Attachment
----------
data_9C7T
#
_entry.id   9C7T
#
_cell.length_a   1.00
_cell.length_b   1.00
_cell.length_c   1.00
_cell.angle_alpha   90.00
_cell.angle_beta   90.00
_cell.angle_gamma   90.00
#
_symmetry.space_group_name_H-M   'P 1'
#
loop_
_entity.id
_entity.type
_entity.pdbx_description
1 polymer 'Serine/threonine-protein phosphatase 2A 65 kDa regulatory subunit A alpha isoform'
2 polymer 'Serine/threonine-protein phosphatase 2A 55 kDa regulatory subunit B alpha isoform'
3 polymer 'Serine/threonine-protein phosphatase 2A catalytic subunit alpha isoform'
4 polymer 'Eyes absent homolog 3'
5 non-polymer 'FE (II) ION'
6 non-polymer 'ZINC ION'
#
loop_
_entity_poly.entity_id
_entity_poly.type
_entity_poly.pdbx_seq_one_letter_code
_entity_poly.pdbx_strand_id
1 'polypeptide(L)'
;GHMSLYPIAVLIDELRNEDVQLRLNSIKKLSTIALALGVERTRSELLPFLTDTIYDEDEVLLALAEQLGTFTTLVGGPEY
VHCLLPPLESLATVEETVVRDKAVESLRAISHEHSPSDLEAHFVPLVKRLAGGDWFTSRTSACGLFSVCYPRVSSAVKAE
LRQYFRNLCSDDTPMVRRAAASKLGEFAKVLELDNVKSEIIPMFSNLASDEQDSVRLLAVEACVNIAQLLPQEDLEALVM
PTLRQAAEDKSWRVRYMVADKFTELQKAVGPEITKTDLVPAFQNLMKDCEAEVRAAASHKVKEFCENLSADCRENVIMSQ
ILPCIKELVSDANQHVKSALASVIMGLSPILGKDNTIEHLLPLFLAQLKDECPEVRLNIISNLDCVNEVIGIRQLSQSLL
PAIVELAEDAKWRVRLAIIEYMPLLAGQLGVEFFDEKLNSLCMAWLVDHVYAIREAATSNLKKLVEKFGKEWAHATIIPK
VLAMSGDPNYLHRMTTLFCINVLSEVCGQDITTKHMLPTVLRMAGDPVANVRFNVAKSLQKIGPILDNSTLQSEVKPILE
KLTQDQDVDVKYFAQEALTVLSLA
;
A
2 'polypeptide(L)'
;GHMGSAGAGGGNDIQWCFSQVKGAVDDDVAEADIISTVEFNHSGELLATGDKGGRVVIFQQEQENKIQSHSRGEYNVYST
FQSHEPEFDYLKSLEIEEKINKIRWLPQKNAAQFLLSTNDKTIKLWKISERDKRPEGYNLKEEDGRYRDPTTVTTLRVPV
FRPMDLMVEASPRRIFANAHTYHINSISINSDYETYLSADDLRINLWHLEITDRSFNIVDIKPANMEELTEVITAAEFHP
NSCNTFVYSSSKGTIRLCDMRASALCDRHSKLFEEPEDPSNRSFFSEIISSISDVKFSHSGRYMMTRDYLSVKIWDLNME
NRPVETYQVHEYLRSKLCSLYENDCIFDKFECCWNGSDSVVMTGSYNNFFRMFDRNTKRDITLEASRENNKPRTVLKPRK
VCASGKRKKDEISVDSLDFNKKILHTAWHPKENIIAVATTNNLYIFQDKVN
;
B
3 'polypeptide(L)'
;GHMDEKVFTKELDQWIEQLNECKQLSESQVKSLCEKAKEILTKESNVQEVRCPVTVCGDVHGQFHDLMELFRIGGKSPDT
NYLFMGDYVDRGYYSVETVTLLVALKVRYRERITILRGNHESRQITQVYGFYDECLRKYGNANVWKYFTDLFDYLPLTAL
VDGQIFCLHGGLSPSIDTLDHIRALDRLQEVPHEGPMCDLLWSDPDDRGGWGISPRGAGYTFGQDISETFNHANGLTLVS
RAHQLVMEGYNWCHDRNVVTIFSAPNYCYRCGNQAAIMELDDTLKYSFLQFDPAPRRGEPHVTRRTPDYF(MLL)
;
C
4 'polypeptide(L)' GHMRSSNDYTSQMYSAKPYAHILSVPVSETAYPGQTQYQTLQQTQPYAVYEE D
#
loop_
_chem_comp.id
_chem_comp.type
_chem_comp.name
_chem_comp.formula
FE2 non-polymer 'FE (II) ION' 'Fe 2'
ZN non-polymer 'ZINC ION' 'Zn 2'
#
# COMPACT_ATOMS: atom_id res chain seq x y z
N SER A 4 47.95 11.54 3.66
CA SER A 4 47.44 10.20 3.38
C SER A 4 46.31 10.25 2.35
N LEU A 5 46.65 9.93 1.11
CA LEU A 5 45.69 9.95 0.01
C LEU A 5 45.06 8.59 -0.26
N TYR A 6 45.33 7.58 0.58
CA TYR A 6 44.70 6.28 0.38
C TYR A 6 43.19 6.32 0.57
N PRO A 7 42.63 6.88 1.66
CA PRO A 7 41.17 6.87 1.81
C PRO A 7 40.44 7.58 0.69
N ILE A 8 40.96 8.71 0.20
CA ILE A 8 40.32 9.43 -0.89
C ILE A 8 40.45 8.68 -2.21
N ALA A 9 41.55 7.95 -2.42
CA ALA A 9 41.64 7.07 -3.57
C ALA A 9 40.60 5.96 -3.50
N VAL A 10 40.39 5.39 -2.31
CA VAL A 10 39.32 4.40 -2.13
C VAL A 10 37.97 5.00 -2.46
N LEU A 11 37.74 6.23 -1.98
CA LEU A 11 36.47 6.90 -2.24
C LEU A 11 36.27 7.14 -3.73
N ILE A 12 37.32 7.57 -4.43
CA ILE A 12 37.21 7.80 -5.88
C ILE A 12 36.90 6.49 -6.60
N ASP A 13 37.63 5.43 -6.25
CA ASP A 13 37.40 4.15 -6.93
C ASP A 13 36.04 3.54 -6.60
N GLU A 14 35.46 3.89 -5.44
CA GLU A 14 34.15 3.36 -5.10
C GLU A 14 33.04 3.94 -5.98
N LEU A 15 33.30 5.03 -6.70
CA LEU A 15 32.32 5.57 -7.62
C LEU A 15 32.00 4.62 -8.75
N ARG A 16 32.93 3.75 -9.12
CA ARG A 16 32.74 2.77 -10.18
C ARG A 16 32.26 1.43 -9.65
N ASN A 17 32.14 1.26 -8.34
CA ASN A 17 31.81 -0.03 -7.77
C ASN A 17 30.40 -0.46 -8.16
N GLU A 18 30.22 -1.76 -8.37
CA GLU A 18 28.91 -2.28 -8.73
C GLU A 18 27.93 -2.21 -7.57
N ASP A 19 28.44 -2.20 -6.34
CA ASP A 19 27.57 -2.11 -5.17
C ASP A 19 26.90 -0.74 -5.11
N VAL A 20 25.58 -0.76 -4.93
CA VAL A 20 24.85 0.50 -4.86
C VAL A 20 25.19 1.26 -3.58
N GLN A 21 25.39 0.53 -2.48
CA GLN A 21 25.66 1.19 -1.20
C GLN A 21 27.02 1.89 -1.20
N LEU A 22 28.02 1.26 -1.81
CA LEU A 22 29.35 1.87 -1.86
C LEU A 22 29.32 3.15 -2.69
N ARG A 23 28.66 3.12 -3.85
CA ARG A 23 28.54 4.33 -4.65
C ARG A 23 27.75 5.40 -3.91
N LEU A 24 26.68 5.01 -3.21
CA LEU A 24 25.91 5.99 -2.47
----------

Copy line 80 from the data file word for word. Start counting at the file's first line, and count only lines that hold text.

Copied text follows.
N ILE A 8 40.96 8.71 0.20